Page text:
ETSI, short for the European Telecommunications Standards Institute, has decided on the next-generation SIM card, also known as the nano-SIM card. The fourth form factor, or 4FF, design will be 40% smaller than the current micro-SIM version, and it should help smartphone and tablet makers reduce the size of SIM trays in future devices and find a different use for the freed space.
The 4FF SIM card will measure 12.3 x 8.8 x 0.67 mm, will be backwards compatible with current SIM card models and it will offer the same functionality. While ETSI did not confirm that the design chosen was the one proposed by Apple and contested by various players in the mobile business such as Nokia, Motorola and RIM – these companies have proposed their own nano-SIM design – it appears that it was Apple’s model that was finally chosen by the European regulator. PC World reports that representatives of card maker Giesecke & Devrient have identified Apple’s design as being the winning proposition.
ETSI did say that the new standard was adopted “with the involvement of major mobile network operators, smart card suppliers and mobile device manufacturers.” The new design will soon be published on the institution’s website, but we have no idea at this time what the first Android smart devices coming with nano-SIM compatibility will be. Naturally, Apple’s future iOS devices will probably support 4FF SIM cards, although it may be too late for this year’s iPhone to pack a nano-SIM tray instead of the same micro-SIM tray that’s currently used in the iPhone 4 and iPhone 4S models.
Research In Motion, still smarting over having to change the name of its yet-to-come operating system, faces a similar trademark challenge to its popular instant-messaging service BlackBerry Messenger.
The service, which allows BlackBerry users to send each other text and multimedia files and see when they are delivered and read, is widely known and even promoted by RIM via the shorthand BBM.
That has proven an encumbrance to BBM Canada, which measures radio and television audience data and expects its day in a Federal Court against RIM by February.
The company’s chief executive, Jim MacLeod, said he wants RIM to stop advertising the BBM moniker but would also consider changing his much smaller company’s name, for a price.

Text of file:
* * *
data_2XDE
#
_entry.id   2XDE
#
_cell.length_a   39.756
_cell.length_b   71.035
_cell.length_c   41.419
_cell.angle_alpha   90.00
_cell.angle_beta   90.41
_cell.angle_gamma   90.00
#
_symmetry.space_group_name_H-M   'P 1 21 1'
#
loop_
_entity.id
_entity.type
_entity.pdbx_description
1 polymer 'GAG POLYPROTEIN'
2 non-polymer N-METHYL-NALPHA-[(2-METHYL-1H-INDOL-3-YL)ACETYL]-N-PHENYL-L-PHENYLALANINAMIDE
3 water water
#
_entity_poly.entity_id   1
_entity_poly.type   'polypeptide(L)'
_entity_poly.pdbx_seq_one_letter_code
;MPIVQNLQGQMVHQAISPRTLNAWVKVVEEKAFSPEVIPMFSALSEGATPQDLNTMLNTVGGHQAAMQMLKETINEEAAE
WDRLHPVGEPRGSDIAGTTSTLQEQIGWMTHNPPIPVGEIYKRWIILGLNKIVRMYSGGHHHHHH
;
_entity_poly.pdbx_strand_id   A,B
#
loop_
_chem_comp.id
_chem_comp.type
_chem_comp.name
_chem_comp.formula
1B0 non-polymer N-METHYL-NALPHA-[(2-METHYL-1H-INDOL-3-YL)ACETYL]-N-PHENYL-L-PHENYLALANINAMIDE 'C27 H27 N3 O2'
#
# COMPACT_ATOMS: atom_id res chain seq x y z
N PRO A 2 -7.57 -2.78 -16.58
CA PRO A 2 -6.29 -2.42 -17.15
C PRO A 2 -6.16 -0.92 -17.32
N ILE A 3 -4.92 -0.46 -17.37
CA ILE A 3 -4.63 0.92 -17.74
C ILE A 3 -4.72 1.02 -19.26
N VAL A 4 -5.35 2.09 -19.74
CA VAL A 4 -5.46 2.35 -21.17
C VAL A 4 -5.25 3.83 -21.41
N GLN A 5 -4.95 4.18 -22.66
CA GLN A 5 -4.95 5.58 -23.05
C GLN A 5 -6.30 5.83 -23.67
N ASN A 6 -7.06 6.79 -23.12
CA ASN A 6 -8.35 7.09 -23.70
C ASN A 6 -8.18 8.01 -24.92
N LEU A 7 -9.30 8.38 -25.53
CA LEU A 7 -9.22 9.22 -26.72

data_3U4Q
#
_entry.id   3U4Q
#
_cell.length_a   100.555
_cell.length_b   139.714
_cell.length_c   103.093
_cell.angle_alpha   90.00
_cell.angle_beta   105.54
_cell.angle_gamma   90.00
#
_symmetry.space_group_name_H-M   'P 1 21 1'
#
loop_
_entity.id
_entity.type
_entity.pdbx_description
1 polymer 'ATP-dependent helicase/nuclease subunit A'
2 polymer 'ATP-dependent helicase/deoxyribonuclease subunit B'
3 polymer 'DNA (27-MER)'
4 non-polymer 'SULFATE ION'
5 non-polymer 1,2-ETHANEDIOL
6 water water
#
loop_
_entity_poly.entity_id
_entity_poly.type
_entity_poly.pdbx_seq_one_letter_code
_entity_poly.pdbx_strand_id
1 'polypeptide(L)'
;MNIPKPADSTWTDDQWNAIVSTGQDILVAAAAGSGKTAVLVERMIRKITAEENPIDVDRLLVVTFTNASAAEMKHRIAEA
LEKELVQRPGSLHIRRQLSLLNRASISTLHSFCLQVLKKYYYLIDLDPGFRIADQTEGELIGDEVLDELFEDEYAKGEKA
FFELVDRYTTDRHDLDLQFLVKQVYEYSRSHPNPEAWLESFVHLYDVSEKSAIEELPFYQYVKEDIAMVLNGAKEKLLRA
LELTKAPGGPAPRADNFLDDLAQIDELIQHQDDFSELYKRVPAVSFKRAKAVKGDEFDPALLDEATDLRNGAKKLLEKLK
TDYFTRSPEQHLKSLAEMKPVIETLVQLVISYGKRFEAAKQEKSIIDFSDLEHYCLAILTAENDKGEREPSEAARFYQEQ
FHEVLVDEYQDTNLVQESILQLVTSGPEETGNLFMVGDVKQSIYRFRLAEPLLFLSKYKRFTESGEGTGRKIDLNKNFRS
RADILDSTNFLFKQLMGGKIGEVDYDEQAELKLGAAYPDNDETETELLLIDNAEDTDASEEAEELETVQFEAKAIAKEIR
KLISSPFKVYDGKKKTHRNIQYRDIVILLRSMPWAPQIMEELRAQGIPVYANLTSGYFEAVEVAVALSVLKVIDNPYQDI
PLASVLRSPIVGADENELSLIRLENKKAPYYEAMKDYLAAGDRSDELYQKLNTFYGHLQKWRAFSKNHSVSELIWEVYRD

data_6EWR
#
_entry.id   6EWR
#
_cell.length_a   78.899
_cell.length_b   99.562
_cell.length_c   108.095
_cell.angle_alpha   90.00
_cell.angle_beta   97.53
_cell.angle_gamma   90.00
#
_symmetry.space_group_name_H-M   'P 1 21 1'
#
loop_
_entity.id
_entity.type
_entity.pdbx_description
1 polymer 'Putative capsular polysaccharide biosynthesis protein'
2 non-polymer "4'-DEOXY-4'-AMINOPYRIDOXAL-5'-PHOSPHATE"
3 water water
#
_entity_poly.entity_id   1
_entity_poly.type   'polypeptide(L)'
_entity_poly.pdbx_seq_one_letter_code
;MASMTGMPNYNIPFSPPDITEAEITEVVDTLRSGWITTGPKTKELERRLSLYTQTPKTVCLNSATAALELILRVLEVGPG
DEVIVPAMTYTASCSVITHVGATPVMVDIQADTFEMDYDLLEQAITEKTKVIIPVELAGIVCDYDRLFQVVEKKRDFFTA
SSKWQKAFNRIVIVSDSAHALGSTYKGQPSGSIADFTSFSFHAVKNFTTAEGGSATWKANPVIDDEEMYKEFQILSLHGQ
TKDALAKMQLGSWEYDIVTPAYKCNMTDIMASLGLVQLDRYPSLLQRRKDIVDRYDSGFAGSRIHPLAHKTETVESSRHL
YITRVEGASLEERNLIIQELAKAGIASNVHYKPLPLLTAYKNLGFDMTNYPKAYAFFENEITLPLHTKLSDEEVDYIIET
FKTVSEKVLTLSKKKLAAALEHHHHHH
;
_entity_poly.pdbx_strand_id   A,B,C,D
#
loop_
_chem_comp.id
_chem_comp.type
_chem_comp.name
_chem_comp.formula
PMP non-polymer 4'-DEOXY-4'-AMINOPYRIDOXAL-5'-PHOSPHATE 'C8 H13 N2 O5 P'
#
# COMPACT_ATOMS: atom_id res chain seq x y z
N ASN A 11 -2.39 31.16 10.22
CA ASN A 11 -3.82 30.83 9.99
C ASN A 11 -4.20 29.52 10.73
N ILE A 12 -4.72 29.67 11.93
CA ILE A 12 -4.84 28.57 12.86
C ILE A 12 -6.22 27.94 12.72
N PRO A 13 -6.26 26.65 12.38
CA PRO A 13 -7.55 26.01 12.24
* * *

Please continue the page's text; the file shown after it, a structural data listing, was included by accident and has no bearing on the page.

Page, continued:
“We have to be practical, they operate worldwide, we don’t. But we’re not prepared to just walk from our name,” MacLeod said.
RIM seems equally determined to keep using the BBM name and not to pay MacLeod’s company anything.
“We believe that BBM Canada is attempting to obtain trademark protection for the BBM acronym that is well beyond the narrow range of the services it provides and well beyond the scope of rights afforded by Canadian trademark law,” it said in an emailed statement.
RIM has launched its BBM Music song-sharing service in recent months, and heavily promoted third-party apps that tie into its instant messaging product, which boasts some 50 million active users.
BBM Canada was established in 1944 as the Bureau of Broadcast Measurement. It changed its name to BBM in the 1960s and to BBM Canada in the early 1990s, MacLeod said. The company, owned by a collection of broadcasters and advertisers, has annual revenue of around $50 million. RIM‘s sales were more than $5 billion last quarter.
“I’m sure to a really big company this looks like relatively small numbers, but to us it’s a big deal,” said MacLeod. BBM Canada employs around 650 people, compared with RIM‘s roughly 17,000.
Earlier this month RIM dumped the “BBX” name for its new operating system after being served with an injunction in a trademark fight with U.S.-based Basis International. RIM has renamed the platform as BlackBerry 10.
Industry Canada denied RIM‘s 2009 request to register the BBM trademark, saying the name was already in use, but has granted RIM until January 5 to respond.
BBM Canada launched its legal action late last year.
MacLeod said his company contacted RIM in July, soon after RIM launched a large-scale BBM advertising campaign. In response to BBM Canada’s cease-and-desist letter RIM said there couldn’t possibly be any confusion between the two names – a similar tactic was later used in the BBX spat.
RIM repeated that line of argument in Friday’s statement.
“The services associated with RIM‘s BBM offering clearly do not overlap with BBM Canada’s services and the two marks are therefore eligible to co-exist under Canadian trademark law. The two companies are in different industries and have never been competitors in any area.”
MacLeod sought a meeting to discuss the issue with RIM co-CEO Jim Balsillie several months ago, but said he has received no response.
McLeod pointed out that RIM had even taken legal action of its own against software startup Kik Interactive over its instant messaging service that includes claims of trademark infringement.
“It’s a trademark they don’t even own, it’s ours,” MacLeod said.